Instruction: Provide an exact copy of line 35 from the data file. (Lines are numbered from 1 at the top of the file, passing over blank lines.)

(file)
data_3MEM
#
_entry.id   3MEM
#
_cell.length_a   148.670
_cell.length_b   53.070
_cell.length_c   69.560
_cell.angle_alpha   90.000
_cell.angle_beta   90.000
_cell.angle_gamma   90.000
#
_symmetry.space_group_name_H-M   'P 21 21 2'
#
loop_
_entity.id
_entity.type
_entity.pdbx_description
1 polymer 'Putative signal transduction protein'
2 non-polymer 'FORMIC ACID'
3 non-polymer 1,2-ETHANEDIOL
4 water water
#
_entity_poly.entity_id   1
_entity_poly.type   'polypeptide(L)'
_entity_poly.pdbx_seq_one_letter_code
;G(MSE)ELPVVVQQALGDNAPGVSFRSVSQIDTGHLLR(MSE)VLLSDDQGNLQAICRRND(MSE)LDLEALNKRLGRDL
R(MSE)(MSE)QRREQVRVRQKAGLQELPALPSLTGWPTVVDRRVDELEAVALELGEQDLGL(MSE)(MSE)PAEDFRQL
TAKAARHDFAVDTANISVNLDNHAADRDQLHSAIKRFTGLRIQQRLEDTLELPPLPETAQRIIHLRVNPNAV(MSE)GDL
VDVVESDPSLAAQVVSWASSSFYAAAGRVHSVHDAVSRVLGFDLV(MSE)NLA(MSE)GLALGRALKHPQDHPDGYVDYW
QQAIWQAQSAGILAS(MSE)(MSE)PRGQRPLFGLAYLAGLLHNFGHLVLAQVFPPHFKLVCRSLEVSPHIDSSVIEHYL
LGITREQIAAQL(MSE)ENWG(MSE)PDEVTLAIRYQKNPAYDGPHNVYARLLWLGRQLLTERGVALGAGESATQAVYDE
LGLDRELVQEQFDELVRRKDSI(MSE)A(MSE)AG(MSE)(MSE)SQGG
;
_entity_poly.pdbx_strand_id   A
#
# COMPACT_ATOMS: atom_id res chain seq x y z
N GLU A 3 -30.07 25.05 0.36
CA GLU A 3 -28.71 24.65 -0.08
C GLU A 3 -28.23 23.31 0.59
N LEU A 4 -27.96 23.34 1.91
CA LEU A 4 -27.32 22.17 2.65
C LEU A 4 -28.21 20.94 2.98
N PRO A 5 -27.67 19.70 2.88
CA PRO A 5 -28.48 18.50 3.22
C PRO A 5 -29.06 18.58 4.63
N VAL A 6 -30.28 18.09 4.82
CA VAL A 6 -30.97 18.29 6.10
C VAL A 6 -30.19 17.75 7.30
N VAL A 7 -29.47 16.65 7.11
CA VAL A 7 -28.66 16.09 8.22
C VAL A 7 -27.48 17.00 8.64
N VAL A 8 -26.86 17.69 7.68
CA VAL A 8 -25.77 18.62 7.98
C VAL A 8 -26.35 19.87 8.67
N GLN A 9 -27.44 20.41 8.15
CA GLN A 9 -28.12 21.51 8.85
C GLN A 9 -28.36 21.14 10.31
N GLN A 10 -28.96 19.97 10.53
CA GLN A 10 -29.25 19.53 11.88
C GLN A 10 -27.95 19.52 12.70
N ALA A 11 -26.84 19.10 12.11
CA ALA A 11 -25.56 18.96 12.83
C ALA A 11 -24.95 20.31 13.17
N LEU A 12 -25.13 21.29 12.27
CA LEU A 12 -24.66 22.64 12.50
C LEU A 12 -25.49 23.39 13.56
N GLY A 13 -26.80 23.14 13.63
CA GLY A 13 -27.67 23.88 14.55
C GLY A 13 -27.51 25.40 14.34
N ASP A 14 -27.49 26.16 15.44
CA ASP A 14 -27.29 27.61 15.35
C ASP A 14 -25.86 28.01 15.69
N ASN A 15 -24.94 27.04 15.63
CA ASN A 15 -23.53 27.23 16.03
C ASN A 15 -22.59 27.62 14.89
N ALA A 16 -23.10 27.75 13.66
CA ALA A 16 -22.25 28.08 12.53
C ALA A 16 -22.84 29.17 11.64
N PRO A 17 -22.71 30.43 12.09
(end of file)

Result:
#